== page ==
Riots and repression in Iran: eight days that shook the Muslim world

June 20, 2009

Police attack protesters at a demonstration against the election results in Tehran

Ella Flaye

Iran will hold a landmark presidential election today . . . Officials expect a near-record turnout after an extraordinary campaign marked by vast rallies, all-night revelry and unprecendented infighting The Times, Friday, June 12

In the days leading up to last Friday’s election Tehran was in the grip of a carnival atmosphere. A young man weaved through traffic in a joker hat, green ribbons streaming behind him; a car blared out an old Iranian pop classic on a disc distributed by the Mousavi campaign; jokes about the personal hygiene of President Ahmadinejad circulated by text. They were among the last texts Tehranis would be able to send.

On election day policemen tapped their batons idly as people came out in droves to vote. In one queue stretching around the block at the al-Shariati mosque, a Mousavi stronghold, spontaneous rounds of applause kept breaking out. Journalists interviewed Iranians, Iranians filmed journalists on their phones interviewing Iranians. “It’s a souvenir,” somebody explained. In the Ahmadinejad-supporting areas of working-class south Tehran people were also jubilant, equally convinced that their vote was going to bring about change. Their sense of being the victim of an establishment conspiracy eerily mirrored that of the Mousavi supporters up north.

Iran faced chaos last night after Mir Hossein Mousavi claimed to have defeated Mahmoud Ahmadinejad by a substantial margin in the presidential election, but minutes later the state news agency delcared that Mr Ahmadinejad had won — Saturday June 13

On Saturday morning, after a dramatic evening of claims and counter-claims, Ahmadinejad’s election victory was announced. “I’m too depressed to get up,” one friend said on the phone. Not everyone was so apathetic; a small group was gathering at the junction of Jakan-Kudak and Africa streets, having got word on Facebook to go there and protest (the site was blocked shortly afterwards). The people were mostly young, and docile. “The Government are big cheaters,” one timid 22-year-old girl said. They didn’t seem to know why they were there except to take comfort in a shared frustration.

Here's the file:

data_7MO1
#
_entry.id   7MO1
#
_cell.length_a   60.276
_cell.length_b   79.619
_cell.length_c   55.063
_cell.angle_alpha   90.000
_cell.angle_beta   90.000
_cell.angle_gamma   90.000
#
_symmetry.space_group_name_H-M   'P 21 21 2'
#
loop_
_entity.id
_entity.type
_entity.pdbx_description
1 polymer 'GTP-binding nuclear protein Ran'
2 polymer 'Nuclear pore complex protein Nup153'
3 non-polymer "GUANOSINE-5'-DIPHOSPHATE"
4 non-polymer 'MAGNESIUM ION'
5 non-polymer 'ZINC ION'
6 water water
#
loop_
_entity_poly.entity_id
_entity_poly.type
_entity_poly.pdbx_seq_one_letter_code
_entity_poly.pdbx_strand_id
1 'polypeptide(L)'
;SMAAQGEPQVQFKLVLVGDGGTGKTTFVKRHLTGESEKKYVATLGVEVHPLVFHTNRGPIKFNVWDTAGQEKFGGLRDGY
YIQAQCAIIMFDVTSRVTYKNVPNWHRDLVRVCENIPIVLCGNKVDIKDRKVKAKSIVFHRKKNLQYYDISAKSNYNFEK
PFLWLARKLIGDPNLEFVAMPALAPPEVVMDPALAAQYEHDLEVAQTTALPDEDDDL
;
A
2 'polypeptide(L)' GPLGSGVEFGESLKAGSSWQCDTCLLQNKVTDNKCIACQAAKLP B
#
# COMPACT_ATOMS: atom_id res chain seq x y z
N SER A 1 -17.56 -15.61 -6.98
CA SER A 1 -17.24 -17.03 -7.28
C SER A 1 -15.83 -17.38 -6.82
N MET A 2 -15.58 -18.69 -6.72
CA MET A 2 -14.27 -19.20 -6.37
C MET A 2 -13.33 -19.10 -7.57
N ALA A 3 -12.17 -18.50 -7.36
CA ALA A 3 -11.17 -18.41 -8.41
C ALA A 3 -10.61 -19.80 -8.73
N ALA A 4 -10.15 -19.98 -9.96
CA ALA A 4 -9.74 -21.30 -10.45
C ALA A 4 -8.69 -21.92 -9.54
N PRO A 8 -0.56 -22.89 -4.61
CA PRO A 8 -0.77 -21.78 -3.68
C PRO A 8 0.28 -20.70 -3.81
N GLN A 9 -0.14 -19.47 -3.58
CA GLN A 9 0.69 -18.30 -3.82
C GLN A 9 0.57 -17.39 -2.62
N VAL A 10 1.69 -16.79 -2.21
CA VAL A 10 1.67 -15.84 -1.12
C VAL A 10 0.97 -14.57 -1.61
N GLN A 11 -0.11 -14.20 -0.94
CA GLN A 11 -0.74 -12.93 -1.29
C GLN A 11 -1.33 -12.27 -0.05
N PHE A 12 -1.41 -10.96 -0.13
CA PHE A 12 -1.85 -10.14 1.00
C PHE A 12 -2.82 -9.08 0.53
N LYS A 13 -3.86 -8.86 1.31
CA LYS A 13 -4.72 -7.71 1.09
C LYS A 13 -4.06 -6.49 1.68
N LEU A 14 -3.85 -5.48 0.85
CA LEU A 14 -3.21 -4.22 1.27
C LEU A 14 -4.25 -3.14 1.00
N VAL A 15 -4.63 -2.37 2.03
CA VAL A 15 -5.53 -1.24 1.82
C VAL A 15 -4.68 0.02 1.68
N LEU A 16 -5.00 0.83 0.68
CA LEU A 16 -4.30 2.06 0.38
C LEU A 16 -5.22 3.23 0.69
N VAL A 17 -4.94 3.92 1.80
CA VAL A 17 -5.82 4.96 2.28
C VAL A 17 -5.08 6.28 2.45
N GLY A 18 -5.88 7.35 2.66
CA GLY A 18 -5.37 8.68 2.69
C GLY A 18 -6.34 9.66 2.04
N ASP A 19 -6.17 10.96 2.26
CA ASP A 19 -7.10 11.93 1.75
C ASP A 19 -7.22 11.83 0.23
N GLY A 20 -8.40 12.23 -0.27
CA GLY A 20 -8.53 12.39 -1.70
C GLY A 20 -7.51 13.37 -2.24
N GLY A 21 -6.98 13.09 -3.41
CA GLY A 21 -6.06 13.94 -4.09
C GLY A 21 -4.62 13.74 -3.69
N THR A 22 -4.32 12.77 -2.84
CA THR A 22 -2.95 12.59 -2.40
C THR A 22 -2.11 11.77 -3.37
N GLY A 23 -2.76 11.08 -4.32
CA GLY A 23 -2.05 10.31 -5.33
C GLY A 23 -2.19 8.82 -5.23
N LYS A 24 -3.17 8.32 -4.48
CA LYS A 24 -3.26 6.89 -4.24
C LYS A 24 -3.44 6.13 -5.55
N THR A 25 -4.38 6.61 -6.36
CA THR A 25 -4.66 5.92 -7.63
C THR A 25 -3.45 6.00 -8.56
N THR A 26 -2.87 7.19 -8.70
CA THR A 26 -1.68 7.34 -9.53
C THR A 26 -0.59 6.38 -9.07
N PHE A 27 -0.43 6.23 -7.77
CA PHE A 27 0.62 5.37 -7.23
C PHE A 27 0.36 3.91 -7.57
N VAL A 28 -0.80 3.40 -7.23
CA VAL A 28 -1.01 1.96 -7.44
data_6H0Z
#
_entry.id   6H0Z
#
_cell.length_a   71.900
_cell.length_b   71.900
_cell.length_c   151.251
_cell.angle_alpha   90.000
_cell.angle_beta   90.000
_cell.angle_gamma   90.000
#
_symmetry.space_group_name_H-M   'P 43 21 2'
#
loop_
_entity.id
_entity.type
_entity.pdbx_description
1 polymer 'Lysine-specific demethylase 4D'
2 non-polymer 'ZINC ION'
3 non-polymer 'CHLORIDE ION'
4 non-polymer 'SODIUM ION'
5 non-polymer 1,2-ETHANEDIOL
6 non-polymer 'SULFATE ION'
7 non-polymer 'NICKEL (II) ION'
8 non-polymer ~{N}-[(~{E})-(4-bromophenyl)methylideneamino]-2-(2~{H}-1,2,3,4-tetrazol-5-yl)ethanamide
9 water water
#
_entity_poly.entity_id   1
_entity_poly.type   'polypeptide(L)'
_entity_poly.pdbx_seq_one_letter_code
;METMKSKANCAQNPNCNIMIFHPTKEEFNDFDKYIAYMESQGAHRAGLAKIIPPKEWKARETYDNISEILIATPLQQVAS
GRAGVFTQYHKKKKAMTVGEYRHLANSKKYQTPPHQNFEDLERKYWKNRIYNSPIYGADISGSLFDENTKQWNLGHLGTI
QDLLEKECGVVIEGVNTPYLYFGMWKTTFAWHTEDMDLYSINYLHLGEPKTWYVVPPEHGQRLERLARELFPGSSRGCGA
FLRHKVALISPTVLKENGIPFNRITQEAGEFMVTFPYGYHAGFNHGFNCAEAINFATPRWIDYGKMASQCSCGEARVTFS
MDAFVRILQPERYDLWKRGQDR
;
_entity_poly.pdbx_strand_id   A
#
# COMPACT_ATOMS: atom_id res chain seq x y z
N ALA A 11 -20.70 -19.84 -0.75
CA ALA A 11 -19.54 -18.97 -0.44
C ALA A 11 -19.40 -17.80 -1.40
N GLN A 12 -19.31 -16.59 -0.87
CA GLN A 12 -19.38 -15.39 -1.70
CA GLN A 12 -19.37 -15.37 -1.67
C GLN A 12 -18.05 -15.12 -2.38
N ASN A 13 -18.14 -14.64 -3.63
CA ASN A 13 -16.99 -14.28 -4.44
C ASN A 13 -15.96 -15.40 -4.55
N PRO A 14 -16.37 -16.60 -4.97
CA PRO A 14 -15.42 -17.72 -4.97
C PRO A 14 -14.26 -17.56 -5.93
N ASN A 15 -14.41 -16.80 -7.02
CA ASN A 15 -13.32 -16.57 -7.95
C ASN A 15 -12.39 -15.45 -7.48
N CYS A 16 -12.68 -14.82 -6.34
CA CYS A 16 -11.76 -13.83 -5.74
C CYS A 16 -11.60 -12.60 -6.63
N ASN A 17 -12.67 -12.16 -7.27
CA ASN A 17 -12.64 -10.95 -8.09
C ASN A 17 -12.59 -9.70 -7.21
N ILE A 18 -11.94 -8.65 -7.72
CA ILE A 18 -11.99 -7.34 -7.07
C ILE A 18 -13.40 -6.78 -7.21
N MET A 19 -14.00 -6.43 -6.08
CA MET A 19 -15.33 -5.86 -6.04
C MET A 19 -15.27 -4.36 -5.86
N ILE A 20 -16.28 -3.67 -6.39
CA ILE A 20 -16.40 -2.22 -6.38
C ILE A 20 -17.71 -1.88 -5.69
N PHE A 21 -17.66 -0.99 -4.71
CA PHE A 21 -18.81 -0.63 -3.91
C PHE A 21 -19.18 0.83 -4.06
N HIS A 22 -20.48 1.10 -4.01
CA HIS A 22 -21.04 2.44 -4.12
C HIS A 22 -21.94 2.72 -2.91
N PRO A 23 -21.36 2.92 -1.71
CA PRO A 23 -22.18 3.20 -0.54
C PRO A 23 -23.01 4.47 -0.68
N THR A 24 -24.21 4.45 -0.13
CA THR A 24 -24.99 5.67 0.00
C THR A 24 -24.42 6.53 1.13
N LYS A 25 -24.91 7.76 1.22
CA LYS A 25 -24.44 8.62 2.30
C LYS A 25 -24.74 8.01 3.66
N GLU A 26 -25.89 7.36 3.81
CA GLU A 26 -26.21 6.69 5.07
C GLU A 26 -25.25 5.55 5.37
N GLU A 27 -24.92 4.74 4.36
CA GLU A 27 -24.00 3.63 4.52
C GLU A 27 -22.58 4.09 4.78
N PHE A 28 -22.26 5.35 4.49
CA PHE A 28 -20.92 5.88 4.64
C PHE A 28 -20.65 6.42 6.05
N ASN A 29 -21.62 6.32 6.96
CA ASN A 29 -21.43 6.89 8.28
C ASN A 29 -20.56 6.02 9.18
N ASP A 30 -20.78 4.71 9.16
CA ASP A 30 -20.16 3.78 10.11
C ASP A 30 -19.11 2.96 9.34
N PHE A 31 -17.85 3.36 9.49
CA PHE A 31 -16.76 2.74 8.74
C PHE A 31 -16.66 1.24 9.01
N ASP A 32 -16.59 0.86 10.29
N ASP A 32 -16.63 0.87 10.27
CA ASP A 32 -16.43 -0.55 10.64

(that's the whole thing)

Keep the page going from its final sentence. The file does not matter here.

Then riot police swept up the road. “Befarama!” (Move on, please) crackling on their loudspeakers. A woman was crossing the road who didn’t even seem to be part of the demonstration, and her mouth suddenly shaped into an “O” as she, along with everyone else, gave a roar of defiance. The police gave chase. One man picked himself up after having been beaten and muttered, in English: “This is democracy.” A woman standing in the same area after the crowd had been dispersed broke in to tears. “They are cheating,” she wailed. “What can we do?”

In the spontaneous demonstrations and crackdowns that took place throughout the day the Iranians went out of their way to help and protect foreign journalists. “Use my internet,” said one man sheltering us in his office during a stampede at Vanak Square. “You have to tell the world what is going on.”

Ayatollah Khamenei ordered all Iranians to accept the re-election of the President, whose vote was put at 63 per cent — Sunday, June 14

Overnight and into Sunday word had got out of the brutalities committed by the security forces. Rumours of arrests were circulating, particularly in the activist community, which were impossible to verify. There were cautious demonstrations the next day — many people preferred to protest in their cars. One interviewee insisted on driving me to my next appointment and her mother and sister leapt in the car with her. “We want an excuse to get in the traffic!” they said – not a statement often heard in Tehran. The mother, wearing a Burberry headscarf, waved a green ribbon out of the window as we sat stuck at the top of Fereshteh Street; the sister, who was driving, indulged in a therapeutic orgy of beeping.